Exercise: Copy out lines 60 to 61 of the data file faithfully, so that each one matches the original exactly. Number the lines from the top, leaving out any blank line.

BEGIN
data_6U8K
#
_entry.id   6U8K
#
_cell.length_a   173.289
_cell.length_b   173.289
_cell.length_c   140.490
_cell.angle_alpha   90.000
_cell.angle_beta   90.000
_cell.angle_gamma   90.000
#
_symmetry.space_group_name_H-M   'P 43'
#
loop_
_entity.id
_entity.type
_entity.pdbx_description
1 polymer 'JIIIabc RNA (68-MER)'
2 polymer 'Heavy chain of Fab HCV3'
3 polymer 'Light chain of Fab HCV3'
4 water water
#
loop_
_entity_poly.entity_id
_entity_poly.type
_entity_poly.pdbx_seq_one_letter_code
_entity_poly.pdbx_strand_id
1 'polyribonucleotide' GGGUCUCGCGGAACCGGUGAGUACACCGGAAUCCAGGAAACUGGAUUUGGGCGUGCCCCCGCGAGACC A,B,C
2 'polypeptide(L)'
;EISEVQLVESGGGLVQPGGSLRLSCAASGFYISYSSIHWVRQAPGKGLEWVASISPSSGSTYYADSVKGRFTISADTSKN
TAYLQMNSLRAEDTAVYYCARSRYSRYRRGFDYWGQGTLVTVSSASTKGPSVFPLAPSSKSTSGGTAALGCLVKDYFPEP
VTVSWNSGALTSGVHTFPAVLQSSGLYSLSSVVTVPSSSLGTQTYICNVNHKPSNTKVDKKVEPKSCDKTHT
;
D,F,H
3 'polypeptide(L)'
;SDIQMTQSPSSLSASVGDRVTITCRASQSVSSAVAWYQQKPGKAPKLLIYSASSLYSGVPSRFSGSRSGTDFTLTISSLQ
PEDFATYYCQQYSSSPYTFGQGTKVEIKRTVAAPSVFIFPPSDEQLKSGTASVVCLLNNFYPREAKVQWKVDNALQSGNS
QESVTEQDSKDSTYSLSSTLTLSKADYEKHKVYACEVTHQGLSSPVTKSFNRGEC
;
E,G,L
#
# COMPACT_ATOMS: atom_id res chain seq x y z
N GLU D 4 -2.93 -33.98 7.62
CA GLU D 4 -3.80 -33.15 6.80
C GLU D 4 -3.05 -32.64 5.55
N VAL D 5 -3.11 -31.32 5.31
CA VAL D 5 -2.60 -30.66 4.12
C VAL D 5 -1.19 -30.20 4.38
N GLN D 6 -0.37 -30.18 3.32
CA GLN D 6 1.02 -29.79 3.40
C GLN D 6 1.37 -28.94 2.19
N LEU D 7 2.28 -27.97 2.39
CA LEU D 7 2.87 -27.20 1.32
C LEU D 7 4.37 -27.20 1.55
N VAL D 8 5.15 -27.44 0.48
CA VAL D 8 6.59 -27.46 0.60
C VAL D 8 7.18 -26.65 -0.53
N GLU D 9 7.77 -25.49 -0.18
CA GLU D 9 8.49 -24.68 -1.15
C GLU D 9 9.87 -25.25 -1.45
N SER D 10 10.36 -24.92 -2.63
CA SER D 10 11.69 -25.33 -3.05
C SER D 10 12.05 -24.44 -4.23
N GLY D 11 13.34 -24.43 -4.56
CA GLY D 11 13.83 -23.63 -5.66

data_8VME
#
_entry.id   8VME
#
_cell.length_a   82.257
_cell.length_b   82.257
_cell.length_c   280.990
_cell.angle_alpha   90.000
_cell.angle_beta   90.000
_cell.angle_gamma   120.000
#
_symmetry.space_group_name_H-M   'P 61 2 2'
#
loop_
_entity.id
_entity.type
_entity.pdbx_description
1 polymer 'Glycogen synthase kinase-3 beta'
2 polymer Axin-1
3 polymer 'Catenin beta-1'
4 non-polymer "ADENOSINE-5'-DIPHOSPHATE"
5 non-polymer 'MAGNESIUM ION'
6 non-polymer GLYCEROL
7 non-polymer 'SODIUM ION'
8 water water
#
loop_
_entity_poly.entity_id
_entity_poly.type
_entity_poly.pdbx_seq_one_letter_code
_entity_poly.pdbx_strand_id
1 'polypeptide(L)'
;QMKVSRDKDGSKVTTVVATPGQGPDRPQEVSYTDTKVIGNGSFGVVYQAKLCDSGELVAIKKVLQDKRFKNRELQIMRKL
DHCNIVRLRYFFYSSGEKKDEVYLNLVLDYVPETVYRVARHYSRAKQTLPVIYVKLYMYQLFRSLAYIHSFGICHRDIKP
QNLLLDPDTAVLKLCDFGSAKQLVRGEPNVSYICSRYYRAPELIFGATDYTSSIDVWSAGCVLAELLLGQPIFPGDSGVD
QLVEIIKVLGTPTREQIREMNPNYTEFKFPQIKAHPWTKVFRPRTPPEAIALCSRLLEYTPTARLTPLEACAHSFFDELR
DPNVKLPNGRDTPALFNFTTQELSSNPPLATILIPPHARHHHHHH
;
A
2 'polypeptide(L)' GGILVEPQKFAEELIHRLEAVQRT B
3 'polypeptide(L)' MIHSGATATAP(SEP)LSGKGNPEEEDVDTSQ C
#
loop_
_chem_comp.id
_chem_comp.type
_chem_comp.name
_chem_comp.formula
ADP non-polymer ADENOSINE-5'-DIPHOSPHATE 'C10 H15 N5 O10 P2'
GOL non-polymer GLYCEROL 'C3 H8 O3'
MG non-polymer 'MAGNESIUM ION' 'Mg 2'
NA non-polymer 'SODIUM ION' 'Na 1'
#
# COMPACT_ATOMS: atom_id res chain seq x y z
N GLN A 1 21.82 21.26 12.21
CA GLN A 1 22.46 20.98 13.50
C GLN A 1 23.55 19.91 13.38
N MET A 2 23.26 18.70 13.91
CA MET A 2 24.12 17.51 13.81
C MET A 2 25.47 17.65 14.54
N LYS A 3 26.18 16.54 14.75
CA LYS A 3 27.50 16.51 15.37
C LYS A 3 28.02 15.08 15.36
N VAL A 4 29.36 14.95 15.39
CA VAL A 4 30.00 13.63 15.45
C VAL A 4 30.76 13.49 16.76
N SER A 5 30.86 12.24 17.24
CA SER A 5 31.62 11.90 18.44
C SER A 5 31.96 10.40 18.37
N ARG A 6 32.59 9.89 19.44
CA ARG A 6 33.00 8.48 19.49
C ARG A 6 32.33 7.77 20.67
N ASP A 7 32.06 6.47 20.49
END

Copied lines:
C GLU D 9 9.87 -25.25 -1.45
N SER D 10 10.36 -24.92 -2.63